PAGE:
How to Find WEbook Collaborators on the Web


The internet is so integrated in our lives that for most of
us it's hard to imagine not having access to it. It's possible to do everything
on the web – and now you can participate in collaborative novels and
anthologies on WEbook. It's never been
easier to start a project – but once you start it, where can you find writers, reactors, and other collaborators?

First of all, it’s always fun to get your friends to participate. Whether they
end up writing with you or just give you feedback, WEbook is a great way to introduce your
friends to your writing passion. And who
knows? They may discover their inner writer as well. If you're looking to dip
into a wider pool of writers, the internet gives you access to millions of
people who have something to contribute. You can start by taking a look through
WEbook itself. If you want to do something
in the travel
genre, be on the lookout for other members who have participated in projects similar
to yours. If you send them a message, you can recruit current members to your
project, both to write and to give feedback.

Facebook, MySpace, and other social
networking sites are excellent places to track down people who have the same
interests as you. Discussing your project in groups and public forums will garner
interest and attract attention, and perhaps even bring new writers to your

Another place to look for WEbook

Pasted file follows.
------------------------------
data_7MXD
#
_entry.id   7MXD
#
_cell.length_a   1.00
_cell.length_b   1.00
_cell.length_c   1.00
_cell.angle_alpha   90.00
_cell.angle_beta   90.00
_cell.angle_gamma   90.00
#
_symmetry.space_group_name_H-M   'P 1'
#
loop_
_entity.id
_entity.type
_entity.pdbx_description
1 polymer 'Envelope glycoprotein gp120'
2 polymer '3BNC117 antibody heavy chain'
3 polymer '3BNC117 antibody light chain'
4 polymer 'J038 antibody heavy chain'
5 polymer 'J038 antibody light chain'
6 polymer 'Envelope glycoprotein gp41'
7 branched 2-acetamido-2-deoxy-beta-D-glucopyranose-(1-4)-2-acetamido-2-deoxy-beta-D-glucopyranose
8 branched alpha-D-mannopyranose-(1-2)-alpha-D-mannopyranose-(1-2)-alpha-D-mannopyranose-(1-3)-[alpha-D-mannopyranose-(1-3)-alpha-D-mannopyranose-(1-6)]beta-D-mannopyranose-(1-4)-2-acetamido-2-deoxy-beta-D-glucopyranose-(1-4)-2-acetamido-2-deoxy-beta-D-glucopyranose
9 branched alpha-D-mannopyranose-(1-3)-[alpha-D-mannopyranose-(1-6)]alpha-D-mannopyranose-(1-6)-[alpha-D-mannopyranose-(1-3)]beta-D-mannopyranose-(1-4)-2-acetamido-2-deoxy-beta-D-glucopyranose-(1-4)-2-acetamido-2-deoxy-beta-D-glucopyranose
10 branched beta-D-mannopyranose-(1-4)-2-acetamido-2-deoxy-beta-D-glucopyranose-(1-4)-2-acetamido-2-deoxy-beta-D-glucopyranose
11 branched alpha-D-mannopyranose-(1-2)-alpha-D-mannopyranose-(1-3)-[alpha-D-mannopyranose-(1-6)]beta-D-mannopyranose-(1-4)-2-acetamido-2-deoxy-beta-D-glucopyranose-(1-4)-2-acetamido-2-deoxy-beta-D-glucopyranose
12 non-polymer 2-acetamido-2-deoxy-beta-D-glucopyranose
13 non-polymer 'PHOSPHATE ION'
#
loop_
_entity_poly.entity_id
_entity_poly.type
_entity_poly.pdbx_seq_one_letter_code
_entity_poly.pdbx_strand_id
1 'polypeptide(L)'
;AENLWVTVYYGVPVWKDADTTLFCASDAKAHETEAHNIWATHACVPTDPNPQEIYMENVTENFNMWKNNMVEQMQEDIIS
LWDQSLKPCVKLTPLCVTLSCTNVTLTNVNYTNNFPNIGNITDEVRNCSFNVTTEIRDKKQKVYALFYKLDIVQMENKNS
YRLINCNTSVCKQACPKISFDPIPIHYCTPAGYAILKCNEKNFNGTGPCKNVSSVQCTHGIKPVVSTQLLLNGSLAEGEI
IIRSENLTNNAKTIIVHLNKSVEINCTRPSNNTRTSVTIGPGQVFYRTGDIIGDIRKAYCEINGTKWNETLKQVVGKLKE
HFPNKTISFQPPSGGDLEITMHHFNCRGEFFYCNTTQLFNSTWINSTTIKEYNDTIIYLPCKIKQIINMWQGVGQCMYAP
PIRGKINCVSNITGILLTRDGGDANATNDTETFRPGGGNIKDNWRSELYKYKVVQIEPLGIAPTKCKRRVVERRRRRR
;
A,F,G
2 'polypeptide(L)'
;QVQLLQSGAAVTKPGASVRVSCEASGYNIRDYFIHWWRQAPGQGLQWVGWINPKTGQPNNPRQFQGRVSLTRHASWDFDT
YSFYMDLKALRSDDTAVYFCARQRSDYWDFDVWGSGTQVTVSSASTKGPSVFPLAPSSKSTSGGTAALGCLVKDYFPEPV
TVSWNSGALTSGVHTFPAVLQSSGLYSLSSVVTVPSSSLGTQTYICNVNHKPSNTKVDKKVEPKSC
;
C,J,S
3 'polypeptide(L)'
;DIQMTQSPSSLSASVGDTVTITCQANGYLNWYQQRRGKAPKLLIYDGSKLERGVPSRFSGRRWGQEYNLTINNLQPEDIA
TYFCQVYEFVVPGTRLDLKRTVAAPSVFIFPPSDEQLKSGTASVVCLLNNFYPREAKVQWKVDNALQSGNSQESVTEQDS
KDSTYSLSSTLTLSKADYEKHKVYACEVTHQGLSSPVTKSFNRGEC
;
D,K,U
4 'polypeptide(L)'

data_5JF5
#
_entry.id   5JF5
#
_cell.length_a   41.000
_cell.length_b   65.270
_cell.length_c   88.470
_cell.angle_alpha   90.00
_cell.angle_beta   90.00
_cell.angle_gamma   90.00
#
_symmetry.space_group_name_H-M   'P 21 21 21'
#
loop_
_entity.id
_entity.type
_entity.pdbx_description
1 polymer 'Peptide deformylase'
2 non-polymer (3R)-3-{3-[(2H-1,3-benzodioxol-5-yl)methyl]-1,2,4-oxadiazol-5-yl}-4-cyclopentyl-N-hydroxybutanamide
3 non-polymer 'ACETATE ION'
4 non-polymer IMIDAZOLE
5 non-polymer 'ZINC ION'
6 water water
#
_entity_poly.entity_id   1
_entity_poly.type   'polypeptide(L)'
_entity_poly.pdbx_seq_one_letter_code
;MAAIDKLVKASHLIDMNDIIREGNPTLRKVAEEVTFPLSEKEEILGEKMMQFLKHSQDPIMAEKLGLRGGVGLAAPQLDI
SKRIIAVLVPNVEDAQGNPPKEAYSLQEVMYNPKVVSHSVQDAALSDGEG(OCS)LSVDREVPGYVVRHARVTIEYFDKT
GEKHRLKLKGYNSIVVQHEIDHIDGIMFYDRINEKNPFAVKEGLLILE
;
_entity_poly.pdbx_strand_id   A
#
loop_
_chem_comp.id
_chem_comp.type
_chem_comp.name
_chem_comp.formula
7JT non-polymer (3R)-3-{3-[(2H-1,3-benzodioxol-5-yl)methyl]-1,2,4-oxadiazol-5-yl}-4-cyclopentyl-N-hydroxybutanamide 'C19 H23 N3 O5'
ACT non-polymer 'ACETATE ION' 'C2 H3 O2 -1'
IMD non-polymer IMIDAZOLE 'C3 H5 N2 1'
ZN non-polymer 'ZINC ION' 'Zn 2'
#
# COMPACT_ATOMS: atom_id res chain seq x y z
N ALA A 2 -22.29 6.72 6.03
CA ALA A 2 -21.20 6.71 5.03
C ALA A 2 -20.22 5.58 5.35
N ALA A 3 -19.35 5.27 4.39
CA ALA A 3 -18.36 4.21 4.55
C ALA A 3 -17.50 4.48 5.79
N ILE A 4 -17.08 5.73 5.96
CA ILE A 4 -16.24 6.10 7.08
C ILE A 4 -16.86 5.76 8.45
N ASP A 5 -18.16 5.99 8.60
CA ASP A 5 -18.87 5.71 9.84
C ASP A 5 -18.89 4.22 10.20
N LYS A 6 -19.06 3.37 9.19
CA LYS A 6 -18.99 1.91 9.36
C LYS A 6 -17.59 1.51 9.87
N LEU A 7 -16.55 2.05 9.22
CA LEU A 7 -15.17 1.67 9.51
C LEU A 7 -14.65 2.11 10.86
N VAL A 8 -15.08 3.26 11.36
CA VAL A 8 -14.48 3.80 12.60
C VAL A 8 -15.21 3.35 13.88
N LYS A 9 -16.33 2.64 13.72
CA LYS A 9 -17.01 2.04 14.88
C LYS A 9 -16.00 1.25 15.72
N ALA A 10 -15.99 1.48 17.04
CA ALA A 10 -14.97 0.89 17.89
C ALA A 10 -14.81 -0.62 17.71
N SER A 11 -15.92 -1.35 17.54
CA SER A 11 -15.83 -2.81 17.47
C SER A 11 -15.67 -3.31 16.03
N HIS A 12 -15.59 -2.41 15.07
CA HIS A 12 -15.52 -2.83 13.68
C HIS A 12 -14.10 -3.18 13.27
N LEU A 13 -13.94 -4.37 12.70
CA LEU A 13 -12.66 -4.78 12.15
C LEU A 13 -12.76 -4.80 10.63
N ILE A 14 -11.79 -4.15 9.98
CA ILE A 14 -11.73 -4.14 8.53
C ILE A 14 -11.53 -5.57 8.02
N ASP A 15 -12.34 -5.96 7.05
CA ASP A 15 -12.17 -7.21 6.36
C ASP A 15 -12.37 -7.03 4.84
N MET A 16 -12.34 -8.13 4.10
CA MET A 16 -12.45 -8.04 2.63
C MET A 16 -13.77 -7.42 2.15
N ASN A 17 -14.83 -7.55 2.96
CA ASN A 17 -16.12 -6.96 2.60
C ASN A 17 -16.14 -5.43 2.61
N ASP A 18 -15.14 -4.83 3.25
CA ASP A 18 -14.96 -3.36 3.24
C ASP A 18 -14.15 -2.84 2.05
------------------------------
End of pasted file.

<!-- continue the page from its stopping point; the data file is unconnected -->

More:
collaborators is the blogosphere. Google actually has a special search that
pertains only to blogs, at
If you wish to start a project about parenting, try searching terms like "kids,"
"children," and "parents." You’ll find bloggers who already
have writing experience in your area of interest. It's just a matter of
directing them to WEbook, where their
writing can be given a chance to be included in a published book.

As a project leader, of course, you don’t want only writers. You also want
readers who can think critically and put their opinions onto that feedback page
that's just begging to be filled. On blogs you can find people who may not want
to write, but wouldn't mind giving professional or experienced feedback on what
you're writing on. This input is invaluable, as sparkling accuracy gives
writing strength.


For other places to find writers, check out writing sites
and forums such as:

The internet is a virtuously inexhaustible resource, with enormous amounts of
untapped potential.  If you want to encourage involvement in your
project, don't wait for participation to come to you. Start clicking and find
it! And if you find any other gold mines in which you've met other writers
eager to develop their talent, let us know!


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  1. Another good idea: Join the WEbook group on Facebook!


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